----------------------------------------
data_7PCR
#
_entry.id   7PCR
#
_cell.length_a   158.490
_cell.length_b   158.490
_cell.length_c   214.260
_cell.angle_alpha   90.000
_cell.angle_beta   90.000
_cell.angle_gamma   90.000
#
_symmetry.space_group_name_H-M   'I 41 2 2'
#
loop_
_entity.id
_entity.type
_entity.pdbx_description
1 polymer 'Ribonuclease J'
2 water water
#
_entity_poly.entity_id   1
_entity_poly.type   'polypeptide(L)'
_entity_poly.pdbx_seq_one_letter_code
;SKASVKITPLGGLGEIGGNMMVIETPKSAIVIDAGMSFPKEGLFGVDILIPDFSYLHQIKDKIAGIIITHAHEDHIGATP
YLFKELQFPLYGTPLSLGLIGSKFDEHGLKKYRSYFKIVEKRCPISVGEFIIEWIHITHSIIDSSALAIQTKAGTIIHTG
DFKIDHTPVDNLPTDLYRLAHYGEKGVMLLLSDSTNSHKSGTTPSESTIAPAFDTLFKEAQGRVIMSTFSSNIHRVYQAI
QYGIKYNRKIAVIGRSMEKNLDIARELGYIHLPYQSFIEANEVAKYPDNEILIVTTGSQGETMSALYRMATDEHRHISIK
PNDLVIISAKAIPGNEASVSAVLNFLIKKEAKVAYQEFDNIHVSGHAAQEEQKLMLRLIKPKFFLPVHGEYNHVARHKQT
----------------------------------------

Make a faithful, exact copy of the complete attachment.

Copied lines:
data_7PCR
#
_entry.id   7PCR
#
_cell.length_a   158.490
_cell.length_b   158.490
_cell.length_c   214.260
_cell.angle_alpha   90.000
_cell.angle_beta   90.000
_cell.angle_gamma   90.000
#
_symmetry.space_group_name_H-M   'I 41 2 2'
#
loop_
_entity.id
_entity.type
_entity.pdbx_description
1 polymer 'Ribonuclease J'
2 water water
#
_entity_poly.entity_id   1
_entity_poly.type   'polypeptide(L)'
_entity_poly.pdbx_seq_one_letter_code
;SKASVKITPLGGLGEIGGNMMVIETPKSAIVIDAGMSFPKEGLFGVDILIPDFSYLHQIKDKIAGIIITHAHEDHIGATP
YLFKELQFPLYGTPLSLGLIGSKFDEHGLKKYRSYFKIVEKRCPISVGEFIIEWIHITHSIIDSSALAIQTKAGTIIHTG
DFKIDHTPVDNLPTDLYRLAHYGEKGVMLLLSDSTNSHKSGTTPSESTIAPAFDTLFKEAQGRVIMSTFSSNIHRVYQAI
QYGIKYNRKIAVIGRSMEKNLDIARELGYIHLPYQSFIEANEVAKYPDNEILIVTTGSQGETMSALYRMATDEHRHISIK
PNDLVIISAKAIPGNEASVSAVLNFLIKKEAKVAYQEFDNIHVSGHAAQEEQKLMLRLIKPKFFLPVHGEYNHVARHKQT